The SDC supports rural economic development in the South Caucasus, in particular to ensure sustainable incomes for poor farmers. The Georgian province of Kvemo Kartli is a region with great potential.
Subsistence agriculture faces many obstacles in the region
Although it is the biggest cattle-producing region in Georgia and is located close to the country's capital Tbilisi, Kvemo Kartli remains a subsistence farming region where farmers face big obstacles to be able to make a real economic success out of their land and livestock. Yields of both milk and meat are lower than average because farmers have little access to veterinary services and information about animal feed. An almost complete lack of modern mechanised farming equipment hampers the farmers' work. Market access is impeded by a lack of transparency and poor links between producers and wholesalers. Georgian farmers also lack bargaining power, as they have little knowledge of current market prices. Plus, they often have to travel to urban centres to pay their utility bills, and the absence of public and private transport options means they waste precious time that could be better spent farming.
Better production thanks to healthy animals and modern farming methods
The project aims to assist the modernisation of farming in Kvemo Kartli and reduce poverty in the region. The SDC is working on several fronts to help establish stable business links and improve the quality and quantity of the meat, milk and cheese produced. In particular, it helps local vets to develop their skills and encourages them to meet with farmers to share their knowledge and urge them to introduce measures such as vaccination. To run a modern farm, the farmers need tools, equipment and farm machinery. They also need to be able to access financial services more easily. The SDC is therefore taking steps to improve access to these various factors. Quality information and a stable market are also key to SDC operations in the region of Kvemo Kartli. The SDC first informs local farmers of the regulations in force (food safety, certification, etc.) to enable them to adapt their production processes. Second, it works to forge strong links between producers, suppliers and wholesalers to establish a sustainable, fair market, in particular by advising farmers. Finally, the SDC is studying opportunities and potential markets for sheep-farming products.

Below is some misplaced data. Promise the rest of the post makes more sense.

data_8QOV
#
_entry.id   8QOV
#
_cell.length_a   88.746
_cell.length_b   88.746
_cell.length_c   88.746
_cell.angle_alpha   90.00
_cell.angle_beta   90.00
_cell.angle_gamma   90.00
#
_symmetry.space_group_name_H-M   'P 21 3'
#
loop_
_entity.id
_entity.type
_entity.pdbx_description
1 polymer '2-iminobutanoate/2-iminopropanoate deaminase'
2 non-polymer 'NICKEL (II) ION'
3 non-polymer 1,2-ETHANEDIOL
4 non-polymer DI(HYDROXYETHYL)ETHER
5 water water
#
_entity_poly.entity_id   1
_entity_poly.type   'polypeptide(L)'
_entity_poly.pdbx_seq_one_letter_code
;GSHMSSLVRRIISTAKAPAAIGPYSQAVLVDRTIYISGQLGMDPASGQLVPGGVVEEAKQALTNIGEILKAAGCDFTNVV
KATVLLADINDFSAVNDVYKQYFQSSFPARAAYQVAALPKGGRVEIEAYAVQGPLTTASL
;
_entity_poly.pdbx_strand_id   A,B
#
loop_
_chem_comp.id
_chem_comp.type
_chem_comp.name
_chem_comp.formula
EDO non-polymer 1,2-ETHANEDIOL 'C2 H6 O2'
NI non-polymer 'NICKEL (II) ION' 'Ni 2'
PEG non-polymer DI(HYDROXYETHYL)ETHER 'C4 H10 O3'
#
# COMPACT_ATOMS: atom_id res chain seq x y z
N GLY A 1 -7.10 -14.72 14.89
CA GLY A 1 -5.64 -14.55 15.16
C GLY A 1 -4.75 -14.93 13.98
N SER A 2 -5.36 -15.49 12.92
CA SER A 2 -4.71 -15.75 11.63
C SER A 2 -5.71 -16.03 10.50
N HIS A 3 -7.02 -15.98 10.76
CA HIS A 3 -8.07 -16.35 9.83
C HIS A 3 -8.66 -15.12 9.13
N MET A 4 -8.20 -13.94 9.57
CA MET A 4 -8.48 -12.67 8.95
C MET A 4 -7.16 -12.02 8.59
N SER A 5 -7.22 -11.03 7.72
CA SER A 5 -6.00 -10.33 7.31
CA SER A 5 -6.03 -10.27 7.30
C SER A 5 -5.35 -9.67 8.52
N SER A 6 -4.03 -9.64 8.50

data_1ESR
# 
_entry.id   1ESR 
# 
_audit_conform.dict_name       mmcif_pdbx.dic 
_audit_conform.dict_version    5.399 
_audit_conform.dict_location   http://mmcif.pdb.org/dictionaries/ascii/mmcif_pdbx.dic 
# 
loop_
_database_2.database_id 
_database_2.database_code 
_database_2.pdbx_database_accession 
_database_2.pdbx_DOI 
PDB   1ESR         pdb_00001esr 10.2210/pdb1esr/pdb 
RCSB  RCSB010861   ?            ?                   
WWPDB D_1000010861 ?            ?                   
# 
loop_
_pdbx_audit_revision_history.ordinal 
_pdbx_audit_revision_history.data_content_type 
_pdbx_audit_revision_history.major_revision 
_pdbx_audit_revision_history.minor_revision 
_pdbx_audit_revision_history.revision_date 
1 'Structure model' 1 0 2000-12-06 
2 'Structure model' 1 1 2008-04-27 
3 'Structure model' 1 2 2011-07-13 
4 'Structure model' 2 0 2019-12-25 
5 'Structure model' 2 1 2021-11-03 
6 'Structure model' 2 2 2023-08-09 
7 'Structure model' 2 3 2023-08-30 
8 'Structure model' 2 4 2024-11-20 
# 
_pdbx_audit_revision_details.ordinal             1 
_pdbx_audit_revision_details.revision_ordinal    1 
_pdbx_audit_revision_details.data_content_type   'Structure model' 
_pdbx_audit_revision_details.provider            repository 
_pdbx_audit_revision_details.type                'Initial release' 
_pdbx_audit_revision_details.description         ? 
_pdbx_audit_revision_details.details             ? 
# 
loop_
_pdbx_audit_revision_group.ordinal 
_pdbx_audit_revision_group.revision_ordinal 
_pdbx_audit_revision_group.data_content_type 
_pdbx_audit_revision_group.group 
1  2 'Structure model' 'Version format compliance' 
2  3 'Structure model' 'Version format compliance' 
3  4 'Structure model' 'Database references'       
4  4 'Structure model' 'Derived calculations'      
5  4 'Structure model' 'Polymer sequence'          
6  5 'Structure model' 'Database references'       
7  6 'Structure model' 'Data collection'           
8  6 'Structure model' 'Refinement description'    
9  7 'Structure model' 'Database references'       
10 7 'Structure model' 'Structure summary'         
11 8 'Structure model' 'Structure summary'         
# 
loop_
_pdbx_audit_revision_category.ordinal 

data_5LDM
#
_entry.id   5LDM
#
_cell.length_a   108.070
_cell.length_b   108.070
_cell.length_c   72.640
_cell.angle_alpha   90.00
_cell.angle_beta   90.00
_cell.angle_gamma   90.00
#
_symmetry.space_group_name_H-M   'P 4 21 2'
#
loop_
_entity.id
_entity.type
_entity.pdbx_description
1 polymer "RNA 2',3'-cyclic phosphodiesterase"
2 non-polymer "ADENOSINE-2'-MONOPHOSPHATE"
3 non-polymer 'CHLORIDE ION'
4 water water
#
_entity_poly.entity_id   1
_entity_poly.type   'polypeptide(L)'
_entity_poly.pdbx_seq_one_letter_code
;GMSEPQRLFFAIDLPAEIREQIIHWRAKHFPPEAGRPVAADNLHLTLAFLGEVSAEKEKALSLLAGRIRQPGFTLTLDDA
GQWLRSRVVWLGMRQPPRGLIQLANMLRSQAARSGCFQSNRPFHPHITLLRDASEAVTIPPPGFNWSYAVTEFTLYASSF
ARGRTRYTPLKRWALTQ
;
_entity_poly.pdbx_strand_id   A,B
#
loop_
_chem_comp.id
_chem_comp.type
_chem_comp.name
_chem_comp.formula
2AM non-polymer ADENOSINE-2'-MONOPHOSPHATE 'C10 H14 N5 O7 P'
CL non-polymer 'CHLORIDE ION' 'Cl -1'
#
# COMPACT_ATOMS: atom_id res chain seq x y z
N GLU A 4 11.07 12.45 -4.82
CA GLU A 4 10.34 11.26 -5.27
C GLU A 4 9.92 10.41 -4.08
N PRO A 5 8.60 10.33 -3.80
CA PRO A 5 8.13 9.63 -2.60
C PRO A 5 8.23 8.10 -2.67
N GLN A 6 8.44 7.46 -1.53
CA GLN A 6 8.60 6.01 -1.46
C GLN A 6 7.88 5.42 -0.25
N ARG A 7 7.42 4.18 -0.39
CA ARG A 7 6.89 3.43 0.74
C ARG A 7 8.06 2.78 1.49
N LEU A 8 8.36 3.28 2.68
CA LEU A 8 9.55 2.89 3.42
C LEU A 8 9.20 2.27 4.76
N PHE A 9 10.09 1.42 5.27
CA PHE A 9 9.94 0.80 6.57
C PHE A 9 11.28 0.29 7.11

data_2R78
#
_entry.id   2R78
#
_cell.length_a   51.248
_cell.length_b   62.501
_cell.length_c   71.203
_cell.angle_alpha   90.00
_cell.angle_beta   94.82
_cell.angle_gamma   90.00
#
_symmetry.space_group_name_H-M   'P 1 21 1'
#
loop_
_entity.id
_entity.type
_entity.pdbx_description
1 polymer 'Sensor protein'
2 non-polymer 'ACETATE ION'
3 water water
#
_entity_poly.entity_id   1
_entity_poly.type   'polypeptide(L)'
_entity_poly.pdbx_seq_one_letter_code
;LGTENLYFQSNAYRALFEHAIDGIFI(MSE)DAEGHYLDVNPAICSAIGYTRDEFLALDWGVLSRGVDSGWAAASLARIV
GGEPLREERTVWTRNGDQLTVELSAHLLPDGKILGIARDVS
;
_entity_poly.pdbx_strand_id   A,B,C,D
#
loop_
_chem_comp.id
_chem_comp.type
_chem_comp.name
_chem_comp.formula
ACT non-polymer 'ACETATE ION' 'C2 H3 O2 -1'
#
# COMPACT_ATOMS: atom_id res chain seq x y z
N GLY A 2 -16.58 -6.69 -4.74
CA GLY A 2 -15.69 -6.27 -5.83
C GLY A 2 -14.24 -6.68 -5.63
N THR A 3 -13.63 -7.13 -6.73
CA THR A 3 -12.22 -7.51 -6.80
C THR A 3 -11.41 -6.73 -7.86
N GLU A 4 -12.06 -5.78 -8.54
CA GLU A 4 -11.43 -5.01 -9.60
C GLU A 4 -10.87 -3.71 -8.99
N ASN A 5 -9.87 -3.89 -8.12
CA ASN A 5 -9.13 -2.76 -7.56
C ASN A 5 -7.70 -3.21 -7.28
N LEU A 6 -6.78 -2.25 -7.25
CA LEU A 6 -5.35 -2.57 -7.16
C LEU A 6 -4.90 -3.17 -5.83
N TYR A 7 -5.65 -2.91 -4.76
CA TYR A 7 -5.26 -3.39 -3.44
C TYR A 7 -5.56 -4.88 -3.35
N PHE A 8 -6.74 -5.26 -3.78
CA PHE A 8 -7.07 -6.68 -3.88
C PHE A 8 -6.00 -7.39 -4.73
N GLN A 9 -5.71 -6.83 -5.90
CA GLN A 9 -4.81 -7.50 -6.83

Well-informed for better market access
By autumn 2014, some 4,000 farming families will have directly or indirectly benefited from the project through improved services and market access. They will also be more knowledgeable about best practices in animal health and feed.
The farmers will establish mutually beneficial links with agricultural suppliers, market traders and processors, ensuring good quality produce for which there is a sustainable market. The farmers are expected to see an average annual increase of 10 percent in their income from livestock production.